‘Hejje Guruthu’ programme
Thus was born the ‘Hejje Guruthu’ programme, an initiative of Sparsh Foundation, the charitable wing of Sparsh Hospital wherein clubfoot patients are treated without being charged for it. This charitable initiative is the result of a public-private partnership among the Government of Karnataka, Sparsh Hospital and United Way of Bengaluru.

Every Monday and Wednesday, children with clubfoot deformity are brought to the Health City centre of Sparsh Hospital and all children are treated free of cost for the entire duration of treatment. Sparsh, incidentally, is the first hospital in India to begin a sustainable, long-term clubfoot programme based on the Ponseti method. ‘Hejje Guruthu’ means footprint in Kannada, and the name was chosen because the clubfoot-affected child is incapable of making the footprints which normal feet can. About 700 children have been treated so far, explains Dr Patil. But he is not satisfied with this. He dreams of a time when there will be no child with untreated clubfoot left in Karnataka.

He has a three-pronged plan for that by target year 2016. Building awareness through anganwadi and social workers, so the problem is identified in time as early intervention ensures complete and quick cure; building capacity, 35 centres across Karnataka each staffed with two doctors trained in the Ponseti method by Sparsh Hospital and building a review mechanism, so the senior specialists know that newly trained doctors at the different centres are on the right track and the patient is progressing properly and thereby achieve a 95 per cent success rate which is the global standard. Finally, one needs adequate funding.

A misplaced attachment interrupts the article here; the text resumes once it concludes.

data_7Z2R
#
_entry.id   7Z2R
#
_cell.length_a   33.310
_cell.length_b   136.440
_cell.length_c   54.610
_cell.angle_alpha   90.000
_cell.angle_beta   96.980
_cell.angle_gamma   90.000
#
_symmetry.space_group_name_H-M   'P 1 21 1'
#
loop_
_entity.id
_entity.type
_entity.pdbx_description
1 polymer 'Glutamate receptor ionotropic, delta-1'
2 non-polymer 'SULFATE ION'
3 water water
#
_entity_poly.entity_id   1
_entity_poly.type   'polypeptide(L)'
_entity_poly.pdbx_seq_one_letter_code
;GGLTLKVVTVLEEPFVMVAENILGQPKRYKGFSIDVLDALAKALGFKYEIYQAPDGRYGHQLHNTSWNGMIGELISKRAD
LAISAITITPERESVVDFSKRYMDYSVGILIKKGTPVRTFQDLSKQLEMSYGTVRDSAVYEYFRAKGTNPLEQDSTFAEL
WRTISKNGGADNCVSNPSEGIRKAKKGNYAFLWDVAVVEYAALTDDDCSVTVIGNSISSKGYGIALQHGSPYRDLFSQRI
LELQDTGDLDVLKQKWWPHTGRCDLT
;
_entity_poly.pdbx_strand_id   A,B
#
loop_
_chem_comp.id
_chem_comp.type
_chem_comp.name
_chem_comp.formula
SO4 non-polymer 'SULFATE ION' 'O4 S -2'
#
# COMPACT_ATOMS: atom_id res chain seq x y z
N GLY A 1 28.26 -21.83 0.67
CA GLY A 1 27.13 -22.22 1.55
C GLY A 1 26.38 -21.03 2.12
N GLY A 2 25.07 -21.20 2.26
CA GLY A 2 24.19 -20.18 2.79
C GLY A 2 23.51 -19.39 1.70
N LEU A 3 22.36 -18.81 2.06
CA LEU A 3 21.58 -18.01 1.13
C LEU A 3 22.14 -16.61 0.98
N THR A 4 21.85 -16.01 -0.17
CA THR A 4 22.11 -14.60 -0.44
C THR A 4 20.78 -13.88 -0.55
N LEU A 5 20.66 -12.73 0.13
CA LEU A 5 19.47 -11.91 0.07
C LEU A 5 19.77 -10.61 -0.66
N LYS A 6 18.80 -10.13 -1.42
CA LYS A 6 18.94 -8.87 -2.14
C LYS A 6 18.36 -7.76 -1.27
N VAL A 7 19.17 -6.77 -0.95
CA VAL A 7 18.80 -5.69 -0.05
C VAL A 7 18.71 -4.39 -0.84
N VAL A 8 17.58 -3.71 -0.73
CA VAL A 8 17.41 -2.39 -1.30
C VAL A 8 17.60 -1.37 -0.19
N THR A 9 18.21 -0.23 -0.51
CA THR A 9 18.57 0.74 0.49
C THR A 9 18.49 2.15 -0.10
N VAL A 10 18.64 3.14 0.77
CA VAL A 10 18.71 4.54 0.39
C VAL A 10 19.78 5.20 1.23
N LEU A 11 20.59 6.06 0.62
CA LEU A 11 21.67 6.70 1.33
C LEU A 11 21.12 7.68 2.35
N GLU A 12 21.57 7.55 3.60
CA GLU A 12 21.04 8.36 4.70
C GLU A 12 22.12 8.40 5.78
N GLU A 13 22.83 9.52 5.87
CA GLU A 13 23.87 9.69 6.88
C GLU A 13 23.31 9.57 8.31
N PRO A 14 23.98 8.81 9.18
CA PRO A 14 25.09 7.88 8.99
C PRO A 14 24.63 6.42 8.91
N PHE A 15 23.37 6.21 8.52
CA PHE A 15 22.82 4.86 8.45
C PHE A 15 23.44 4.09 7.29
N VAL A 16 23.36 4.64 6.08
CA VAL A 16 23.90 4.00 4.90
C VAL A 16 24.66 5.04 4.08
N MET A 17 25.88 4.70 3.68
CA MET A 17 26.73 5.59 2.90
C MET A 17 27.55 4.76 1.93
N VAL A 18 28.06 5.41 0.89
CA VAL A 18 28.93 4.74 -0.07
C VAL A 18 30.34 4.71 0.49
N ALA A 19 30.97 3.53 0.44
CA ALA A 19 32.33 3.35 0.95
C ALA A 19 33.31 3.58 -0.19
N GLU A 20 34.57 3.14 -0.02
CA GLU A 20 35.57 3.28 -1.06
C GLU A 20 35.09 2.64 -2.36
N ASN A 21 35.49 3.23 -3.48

The Sparsh Foundation is willing to help with training and review mechanisms, but needs financial inputs. The complete course of treatment for each patient takes about Rs 35,000. “So, if each of the 1,500 corporates in Karnataka adopts just one child, we can ensure that there is no child with untreated club foot left in our State by 2016,” says Dr Patil. The treatment method has a 95 per cent rate of success, he adds.

Other charitable activities
That is a big dream but then Sparsh Foundation has been building credibility through small steps. Besides ‘Hejje Guruthu’, it has other charitable activities.

‘Sparsh Vachana’ offers free surgery to economically underprivileged children suffering from complex musculoskeletal abnormalities including scoliosis and hand deformities. So far, 600 children have benefitted. As part of ‘Sparsh Guru Namana’, around 200 retired schoolteachers who have crippling arthritis but no access to sophisticated medical care have been given joint-replacement surgery free of cost.

For these programmes, individual and corporate donors may sponsor surgeries, each one can sponsor one or more. Fundraising cultural programmes such as a concert titled ‘Fusion Dreams’ held last week are another option.